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|Title:||Follistatin and activins in polycystic ovary syndrome: relationship to metabolic and hormonal markers|
|Citation:||Metabolism-clinical and Experimental, 2013; 62(10):1394-1400|
|Publisher:||W B Saunders Co|
|Helena Teede, Sze Ng, Mark Hedger, Lisa Moran|
|Abstract:||<h4>Objective</h4>Polycystic ovary syndrome (PCOS) is common and has reproductive and metabolic manifestations. Activin A and follistatin levels remain controversial and activin B levels are unstudied in PCOS. The aim of this study was to evaluate activin A, activin B and follistatin levels and to examine their associations with metabolic status in overweight and obese women with and without PCOS.<h4>Materials and methods</h4>Cross-sectional study assessing overweight and obese, premenopausal women with PCOS (n=51, n=26 National Institutes of Health (NIH) and n=25 non-NIH) and without PCOS (n=25 controls). Outcomes included activin A, activin B, follistatin and activin A/follistatin ratio and the association of the activins and follistatin with metabolic variables.<h4>Results</h4>Activin A, activin B and activin A/follistatin ratio were not significantly different and follistatin was elevated for PCOS versus controls (P=0.01) independent of age or BMI. Follistatin levels were significantly different across the PCOS phenotypes (p=0.05), however this was a non-significant trend (after correction for age and BMI) for women with NIH PCOS or non-NIH PCOS to have elevated levels in comparison to controls. Activin A was most strongly predicted by low density lipoprotein/high density lipoprotein (r(2)=0.192, p<0.001), follistatin by triglycerides and highly sensitive C-reactive protein (r(2)=0.340, p<0.001) and the activin A/follistatin ratio by insulin area under the curve and mean arterial pressure (r(2)=0.289, p<0.001).<h4>Conclusions</h4>Follistatin is elevated and activins A and B are not different between PCOS and controls. Follistatin and activin A are related to metabolic parameters in women with and without PCOS. Follistatin may potentially act as a marker of or be involved in the pathophysiology of both reproductive and metabolic features of PCOS.|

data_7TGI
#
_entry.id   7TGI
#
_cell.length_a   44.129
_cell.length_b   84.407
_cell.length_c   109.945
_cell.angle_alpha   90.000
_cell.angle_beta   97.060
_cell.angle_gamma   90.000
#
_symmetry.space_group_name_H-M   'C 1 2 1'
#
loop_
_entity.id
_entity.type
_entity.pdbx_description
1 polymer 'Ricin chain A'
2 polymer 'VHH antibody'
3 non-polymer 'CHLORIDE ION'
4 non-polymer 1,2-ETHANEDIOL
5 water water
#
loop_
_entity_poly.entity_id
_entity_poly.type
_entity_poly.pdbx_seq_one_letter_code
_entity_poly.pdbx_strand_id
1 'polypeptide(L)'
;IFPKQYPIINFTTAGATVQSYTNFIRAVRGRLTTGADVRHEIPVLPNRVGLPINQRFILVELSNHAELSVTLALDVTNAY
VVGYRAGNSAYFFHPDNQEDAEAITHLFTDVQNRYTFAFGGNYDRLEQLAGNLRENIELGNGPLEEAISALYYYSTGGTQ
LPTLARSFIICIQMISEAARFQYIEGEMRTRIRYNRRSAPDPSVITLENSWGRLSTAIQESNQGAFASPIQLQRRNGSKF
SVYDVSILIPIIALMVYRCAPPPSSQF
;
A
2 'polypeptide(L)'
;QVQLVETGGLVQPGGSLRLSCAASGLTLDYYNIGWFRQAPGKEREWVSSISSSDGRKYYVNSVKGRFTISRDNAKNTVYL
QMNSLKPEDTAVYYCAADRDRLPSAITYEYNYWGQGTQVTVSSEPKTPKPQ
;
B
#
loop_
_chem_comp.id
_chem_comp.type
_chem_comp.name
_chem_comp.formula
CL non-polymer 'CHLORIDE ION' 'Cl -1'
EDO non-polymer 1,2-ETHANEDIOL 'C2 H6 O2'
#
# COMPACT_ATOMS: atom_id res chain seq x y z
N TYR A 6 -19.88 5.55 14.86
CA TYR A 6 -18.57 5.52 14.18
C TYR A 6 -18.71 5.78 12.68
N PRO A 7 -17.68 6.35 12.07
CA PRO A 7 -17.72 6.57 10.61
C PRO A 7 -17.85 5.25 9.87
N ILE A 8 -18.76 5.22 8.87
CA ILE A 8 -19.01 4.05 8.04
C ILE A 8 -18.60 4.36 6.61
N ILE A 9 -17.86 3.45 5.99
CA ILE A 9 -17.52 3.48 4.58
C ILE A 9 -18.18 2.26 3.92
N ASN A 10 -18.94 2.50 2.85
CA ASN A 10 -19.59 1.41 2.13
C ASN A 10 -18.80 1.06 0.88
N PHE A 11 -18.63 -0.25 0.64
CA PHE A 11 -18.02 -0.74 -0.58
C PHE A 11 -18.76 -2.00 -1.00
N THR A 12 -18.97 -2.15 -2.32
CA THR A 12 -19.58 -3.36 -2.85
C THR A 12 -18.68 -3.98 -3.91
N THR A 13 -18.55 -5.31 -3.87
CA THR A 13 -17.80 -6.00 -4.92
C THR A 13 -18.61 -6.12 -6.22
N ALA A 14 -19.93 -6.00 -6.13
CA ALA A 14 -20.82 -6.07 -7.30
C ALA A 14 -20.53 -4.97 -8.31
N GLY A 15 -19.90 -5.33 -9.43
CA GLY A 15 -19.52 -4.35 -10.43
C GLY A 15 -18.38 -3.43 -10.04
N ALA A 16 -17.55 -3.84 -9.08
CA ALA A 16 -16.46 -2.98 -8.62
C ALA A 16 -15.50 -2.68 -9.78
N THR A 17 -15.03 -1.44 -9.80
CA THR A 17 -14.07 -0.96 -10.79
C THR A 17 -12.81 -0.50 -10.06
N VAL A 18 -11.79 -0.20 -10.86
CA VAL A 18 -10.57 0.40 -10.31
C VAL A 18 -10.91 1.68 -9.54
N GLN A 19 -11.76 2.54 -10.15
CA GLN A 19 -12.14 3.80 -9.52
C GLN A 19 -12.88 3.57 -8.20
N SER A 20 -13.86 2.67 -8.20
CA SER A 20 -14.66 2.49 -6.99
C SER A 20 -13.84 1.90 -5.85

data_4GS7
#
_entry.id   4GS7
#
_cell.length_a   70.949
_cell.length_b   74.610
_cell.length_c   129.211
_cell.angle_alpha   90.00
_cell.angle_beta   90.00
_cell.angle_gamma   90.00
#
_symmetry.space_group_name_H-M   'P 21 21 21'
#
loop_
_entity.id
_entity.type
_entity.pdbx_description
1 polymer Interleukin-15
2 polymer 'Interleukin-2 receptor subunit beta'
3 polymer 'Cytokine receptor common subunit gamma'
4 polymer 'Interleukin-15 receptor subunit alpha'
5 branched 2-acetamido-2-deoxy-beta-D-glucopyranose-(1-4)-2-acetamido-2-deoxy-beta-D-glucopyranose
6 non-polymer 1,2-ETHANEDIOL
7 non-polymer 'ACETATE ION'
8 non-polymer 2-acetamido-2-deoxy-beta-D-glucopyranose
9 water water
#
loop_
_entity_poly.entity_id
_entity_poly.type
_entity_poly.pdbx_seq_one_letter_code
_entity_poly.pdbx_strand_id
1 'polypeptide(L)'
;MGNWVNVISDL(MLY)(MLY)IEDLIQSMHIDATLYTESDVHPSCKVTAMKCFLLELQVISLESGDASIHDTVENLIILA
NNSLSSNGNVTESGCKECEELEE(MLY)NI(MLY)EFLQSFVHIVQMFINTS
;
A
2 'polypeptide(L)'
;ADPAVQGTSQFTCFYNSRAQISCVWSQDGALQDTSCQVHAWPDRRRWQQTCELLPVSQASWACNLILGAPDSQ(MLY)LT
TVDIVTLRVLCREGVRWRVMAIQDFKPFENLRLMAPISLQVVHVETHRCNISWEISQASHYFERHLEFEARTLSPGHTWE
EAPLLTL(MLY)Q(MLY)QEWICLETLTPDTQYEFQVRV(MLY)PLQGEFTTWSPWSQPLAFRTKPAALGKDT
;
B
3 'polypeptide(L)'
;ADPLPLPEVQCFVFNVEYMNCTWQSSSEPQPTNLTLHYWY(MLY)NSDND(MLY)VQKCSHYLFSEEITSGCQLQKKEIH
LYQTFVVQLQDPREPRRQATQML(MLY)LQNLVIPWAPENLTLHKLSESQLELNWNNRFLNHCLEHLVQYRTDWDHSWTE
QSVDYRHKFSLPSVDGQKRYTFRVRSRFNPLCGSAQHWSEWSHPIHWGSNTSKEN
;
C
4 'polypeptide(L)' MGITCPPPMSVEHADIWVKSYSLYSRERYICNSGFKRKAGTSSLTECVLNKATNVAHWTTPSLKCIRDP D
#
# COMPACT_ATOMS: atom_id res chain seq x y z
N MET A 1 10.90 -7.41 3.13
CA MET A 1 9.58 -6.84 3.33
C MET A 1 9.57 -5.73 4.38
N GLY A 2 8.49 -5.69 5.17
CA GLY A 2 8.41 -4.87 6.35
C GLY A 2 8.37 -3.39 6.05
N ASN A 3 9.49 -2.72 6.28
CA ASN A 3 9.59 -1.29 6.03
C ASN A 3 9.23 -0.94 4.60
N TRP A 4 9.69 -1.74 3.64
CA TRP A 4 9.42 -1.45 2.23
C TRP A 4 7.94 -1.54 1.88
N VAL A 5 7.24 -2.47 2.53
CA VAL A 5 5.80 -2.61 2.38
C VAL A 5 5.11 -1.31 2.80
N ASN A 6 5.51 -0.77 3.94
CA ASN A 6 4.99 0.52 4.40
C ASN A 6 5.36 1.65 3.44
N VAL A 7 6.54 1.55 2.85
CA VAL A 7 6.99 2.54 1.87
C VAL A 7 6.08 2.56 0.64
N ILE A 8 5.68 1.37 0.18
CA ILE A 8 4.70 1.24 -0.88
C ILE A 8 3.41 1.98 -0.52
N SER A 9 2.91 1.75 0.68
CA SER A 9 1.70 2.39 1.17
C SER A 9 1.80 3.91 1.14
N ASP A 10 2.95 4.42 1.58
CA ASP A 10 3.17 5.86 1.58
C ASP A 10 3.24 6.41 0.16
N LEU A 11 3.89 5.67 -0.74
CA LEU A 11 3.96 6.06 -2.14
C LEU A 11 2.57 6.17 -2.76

|Keywords:||Polycystic ovary syndrome; Activin; Follistatin|
|Rights:||Copyright © 2013 Elsevier Inc. All rights reserved.|
|Appears in Collections:||Obstetrics and Gynaecology publications|
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